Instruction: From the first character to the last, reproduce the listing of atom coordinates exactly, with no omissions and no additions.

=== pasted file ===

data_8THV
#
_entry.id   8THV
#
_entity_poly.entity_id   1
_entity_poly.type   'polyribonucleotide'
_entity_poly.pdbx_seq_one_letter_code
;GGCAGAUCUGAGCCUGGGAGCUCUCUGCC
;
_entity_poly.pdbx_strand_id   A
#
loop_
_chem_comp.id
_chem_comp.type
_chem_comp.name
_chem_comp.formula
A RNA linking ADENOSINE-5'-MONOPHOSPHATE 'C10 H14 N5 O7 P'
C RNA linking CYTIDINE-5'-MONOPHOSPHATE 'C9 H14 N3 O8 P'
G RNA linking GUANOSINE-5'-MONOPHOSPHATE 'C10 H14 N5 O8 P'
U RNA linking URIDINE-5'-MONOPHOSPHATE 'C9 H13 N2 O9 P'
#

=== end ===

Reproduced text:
data_8THV
#
_entry.id   8THV
#
_entity_poly.entity_id   1
_entity_poly.type   'polyribonucleotide'
_entity_poly.pdbx_seq_one_letter_code
;GGCAGAUCUGAGCCUGGGAGCUCUCUGCC
;
_entity_poly.pdbx_strand_id   A
#
loop_
_chem_comp.id
_chem_comp.type
_chem_comp.name
_chem_comp.formula
A RNA linking ADENOSINE-5'-MONOPHOSPHATE 'C10 H14 N5 O7 P'
C RNA linking CYTIDINE-5'-MONOPHOSPHATE 'C9 H14 N3 O8 P'
G RNA linking GUANOSINE-5'-MONOPHOSPHATE 'C10 H14 N5 O8 P'
U RNA linking URIDINE-5'-MONOPHOSPHATE 'C9 H13 N2 O9 P'
#